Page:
But it is not only about the increased risk of eating disorders: « I would say that the first consequence that can be derived from compensating, in the sense of restricting, is the appearance of a psychobiological event as important as hunger. If people try to fight against it, when it appears naturally pointing to the organism that it is time to eat, they are trying to fight against a very powerful force that can end badly, « Moratilla points out.
That is why Daniel indicates how important it is that we pay attention to our hunger signals and do not confuse compensating for not eating because we are not hungry: « If I had a copious meal and at dinner time I am not hungry, it does not happen nothing for not having dinner and, if the next day, when I wake up, I’m still not hungry, nothing happens for not having breakfast. » The idea is that let’s learn to recognize the satiety signals of our body and if we are hungry, even if we ate a lot yesterday, not to force ourselves to fast.
The return to normal as a goal
If we do not compensate, then what do we have to look for at the food level after the excesses such as Christmas? The reality is that the idea should not be to compensate, but to return to healthy eating habits. That is to say, get back to normal.
For Daniel, the key is in these habits: « take care of our diet and practice physical exercise. We must understand that the dates indicated, however many, are an exception throughout the year, therefore, it is more important to focus on maintain good life habits throughout the year to look for strategies to compensate for or minimize Christmas excesses. «
However, Virginia Gomez points out that sometimes it is not so easy: « because eating plays a role not only physiological (feeding when there is hunger), it also plays a social role (events) and relieving (when I am sad as chocolate to relieve myself). ”Therefore, for those people who do not have good eating habits, it can be complicated.
« It is more important to focus on maintaining good life habits throughout the year »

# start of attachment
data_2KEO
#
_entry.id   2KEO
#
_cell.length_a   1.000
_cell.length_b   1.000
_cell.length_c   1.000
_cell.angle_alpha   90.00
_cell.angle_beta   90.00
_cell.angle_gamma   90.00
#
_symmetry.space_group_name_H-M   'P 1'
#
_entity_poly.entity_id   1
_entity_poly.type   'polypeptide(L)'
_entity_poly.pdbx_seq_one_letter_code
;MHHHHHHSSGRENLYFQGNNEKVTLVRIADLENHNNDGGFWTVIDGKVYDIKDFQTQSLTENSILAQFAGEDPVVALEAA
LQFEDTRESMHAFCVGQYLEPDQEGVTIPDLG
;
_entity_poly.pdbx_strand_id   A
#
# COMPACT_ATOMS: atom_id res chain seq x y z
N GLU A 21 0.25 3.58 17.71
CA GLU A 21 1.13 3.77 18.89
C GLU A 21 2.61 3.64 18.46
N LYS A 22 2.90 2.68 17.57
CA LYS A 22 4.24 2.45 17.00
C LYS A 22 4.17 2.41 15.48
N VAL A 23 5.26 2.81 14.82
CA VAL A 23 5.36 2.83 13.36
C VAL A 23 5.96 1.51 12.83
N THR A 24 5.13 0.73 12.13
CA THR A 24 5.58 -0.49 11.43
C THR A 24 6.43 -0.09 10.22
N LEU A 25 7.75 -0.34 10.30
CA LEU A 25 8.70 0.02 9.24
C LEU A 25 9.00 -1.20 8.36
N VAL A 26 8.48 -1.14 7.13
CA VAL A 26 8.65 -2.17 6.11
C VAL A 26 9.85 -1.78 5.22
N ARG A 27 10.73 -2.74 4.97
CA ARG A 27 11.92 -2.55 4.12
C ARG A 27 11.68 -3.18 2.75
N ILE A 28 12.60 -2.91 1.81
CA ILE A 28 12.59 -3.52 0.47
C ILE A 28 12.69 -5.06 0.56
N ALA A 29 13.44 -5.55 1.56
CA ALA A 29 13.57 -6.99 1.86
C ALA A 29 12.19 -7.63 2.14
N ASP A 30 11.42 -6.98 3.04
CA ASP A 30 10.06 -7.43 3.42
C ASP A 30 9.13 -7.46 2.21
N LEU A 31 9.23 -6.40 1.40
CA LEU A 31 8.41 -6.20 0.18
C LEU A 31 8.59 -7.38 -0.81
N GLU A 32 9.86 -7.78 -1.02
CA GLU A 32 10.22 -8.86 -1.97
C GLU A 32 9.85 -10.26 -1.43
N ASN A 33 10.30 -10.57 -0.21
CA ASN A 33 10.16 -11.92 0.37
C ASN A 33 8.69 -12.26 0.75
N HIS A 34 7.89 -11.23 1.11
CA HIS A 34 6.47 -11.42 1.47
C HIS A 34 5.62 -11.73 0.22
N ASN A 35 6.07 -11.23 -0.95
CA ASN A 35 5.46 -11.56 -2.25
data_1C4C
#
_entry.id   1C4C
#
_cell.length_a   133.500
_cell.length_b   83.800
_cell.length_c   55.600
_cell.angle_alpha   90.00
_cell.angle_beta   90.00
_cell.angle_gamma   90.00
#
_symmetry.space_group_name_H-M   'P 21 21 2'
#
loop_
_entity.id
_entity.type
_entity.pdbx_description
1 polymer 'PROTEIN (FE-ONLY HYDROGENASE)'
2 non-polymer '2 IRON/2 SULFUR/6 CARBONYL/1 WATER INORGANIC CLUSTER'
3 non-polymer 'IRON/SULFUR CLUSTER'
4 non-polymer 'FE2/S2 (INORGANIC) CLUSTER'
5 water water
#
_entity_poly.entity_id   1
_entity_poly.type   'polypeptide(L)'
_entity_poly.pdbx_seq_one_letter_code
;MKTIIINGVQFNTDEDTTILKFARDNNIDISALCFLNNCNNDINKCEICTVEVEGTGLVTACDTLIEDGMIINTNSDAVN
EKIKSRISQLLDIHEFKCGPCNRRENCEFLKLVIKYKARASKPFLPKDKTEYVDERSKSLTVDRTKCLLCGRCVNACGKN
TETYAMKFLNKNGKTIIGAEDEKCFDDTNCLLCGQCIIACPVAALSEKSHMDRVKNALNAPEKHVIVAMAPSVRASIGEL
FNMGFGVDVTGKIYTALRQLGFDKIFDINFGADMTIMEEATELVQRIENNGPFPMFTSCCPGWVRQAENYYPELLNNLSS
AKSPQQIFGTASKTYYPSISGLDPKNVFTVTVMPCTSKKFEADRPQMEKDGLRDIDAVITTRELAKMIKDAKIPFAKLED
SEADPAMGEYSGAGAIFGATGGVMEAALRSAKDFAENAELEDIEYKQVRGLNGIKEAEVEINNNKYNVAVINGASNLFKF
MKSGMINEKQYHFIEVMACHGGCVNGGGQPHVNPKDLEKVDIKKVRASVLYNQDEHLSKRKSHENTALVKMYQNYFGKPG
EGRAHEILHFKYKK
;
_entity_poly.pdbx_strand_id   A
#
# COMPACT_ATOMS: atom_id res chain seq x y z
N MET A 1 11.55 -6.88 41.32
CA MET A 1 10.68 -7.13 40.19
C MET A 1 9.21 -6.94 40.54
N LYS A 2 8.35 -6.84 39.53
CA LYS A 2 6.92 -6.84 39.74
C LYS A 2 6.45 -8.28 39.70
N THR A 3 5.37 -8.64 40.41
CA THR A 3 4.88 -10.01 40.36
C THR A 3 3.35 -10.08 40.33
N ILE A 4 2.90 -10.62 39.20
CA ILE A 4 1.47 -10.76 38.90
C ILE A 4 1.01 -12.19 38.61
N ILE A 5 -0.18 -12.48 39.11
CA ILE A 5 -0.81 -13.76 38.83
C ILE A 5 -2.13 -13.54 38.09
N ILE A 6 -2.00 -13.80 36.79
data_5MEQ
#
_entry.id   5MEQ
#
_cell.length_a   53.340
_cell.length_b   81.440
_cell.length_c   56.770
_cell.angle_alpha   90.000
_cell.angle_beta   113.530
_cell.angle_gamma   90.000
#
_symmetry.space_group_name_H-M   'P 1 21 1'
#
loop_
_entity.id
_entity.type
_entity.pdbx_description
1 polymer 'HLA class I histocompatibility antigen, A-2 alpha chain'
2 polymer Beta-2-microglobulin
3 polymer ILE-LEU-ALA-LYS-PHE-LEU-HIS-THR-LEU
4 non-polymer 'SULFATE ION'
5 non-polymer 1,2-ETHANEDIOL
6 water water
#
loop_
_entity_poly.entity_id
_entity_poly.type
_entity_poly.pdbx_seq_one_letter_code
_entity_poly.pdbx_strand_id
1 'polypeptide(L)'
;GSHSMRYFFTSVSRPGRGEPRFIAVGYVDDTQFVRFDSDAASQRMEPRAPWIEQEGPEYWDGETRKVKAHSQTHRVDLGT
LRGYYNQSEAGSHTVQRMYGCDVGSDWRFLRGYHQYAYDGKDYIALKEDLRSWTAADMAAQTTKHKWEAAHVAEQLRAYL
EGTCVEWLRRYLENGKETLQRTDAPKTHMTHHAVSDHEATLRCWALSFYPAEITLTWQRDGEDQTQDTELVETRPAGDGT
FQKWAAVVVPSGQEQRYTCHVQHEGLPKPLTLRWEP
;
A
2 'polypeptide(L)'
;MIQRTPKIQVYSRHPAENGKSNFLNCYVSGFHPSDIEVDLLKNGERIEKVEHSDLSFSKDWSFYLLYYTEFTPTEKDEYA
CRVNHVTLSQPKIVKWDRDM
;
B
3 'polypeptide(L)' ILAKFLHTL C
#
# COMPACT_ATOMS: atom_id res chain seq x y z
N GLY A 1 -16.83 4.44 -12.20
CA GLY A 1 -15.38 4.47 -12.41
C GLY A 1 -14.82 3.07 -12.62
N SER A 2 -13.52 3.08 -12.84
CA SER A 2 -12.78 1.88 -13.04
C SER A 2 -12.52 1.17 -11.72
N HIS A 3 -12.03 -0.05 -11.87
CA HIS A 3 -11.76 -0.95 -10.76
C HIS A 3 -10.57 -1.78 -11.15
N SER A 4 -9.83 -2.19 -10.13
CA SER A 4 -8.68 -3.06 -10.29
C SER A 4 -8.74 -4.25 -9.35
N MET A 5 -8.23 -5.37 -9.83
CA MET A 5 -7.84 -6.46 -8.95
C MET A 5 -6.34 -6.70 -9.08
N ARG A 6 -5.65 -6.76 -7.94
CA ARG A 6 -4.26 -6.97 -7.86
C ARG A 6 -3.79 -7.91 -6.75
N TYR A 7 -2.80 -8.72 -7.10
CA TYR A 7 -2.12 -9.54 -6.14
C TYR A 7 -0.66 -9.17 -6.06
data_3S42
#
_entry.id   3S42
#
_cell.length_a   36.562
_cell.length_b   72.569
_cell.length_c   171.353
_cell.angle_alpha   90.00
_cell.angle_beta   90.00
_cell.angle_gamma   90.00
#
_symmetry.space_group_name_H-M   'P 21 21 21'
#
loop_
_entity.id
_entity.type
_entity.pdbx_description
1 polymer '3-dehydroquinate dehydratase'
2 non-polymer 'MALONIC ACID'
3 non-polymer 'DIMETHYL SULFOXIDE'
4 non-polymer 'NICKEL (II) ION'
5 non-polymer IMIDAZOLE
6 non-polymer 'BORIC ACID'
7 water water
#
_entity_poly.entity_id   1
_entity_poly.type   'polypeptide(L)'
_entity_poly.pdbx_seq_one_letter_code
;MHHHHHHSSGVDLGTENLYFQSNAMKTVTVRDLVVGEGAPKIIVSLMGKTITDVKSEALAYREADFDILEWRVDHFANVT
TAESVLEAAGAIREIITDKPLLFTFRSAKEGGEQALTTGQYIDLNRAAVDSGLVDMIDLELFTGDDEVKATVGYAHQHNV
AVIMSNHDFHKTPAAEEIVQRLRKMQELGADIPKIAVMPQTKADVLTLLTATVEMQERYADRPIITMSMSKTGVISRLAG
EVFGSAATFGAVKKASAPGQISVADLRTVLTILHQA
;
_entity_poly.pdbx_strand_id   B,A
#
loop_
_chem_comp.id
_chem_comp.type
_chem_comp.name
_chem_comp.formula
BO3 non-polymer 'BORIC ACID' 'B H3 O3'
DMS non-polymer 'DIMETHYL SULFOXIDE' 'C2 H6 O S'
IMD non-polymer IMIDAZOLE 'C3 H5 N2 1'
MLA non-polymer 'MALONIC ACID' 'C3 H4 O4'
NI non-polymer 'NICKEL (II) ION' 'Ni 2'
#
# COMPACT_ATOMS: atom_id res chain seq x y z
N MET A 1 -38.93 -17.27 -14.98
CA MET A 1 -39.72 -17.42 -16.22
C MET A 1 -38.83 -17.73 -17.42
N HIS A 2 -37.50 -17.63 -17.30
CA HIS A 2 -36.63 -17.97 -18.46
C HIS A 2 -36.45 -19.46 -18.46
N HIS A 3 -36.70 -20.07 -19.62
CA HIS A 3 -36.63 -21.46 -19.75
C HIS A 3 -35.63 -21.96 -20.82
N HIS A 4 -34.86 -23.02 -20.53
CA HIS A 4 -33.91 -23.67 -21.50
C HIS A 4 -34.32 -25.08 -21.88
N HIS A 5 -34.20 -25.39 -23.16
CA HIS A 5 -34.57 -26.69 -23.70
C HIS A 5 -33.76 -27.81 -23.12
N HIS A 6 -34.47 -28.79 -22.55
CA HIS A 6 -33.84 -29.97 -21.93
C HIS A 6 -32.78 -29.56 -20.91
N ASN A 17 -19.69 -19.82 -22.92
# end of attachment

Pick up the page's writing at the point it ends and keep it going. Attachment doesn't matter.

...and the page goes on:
Thus, Gomez points out: « for those people who come from not-so-good eating habits and are striving to change them it may be more complicated to eat well again or return to « normality. » That added to unfortunate comments like ‘I see you more chubby’, coupled with the feeling of fullness of so much (bad) eating and social pressure mixed with the good New Year’s resolutions can lead us to make rash decisions like deciding to fast the day 26 despite going hungry. «
Or, what is worse, in the appearance, or increased risk, of an eating disorder. Therefore, Moratilla points out the importance and responsibility that the disseminators and the messages we send have.
The responsibility of individualizing our recommendations
« We have a very big responsibility around what and how we transmit our messages. There are accounts dedicated to the dissemination that are followed by thousands of people, many of them vulnerable and especially sensitized to interact with according to what type of messages « Moratilla points out.
And, although it is understood that the disclosure has acquired a very important role in delivering certain knowledge quickly, easily and truthfully to the public, also It is difficult to disseminate in a general way and requires a lot of responsibility.
For Carlos, this is especially important when it comes to food: « there being an important part of the population that tends to be overweight, there is also an important part of the population with some established ATT or with many predisposing factors (biological, psychological or social) that they can unleash. And the message you send to a group, without nuances, rigid, that does not contemplate flexibility, which points to weight or image as the most important variables to consider, can be very destructive for the second group. «
That is why it is especially important that nutrition and psychology professionals work together: « Psychology and Dietetics-Nutrition are made to accompany« Moratilla tells us. And that we try to send messages as individualized as possible and always based on evidence: » that they foster responsible flexibility with food and escape from dogmas or rigid postures. «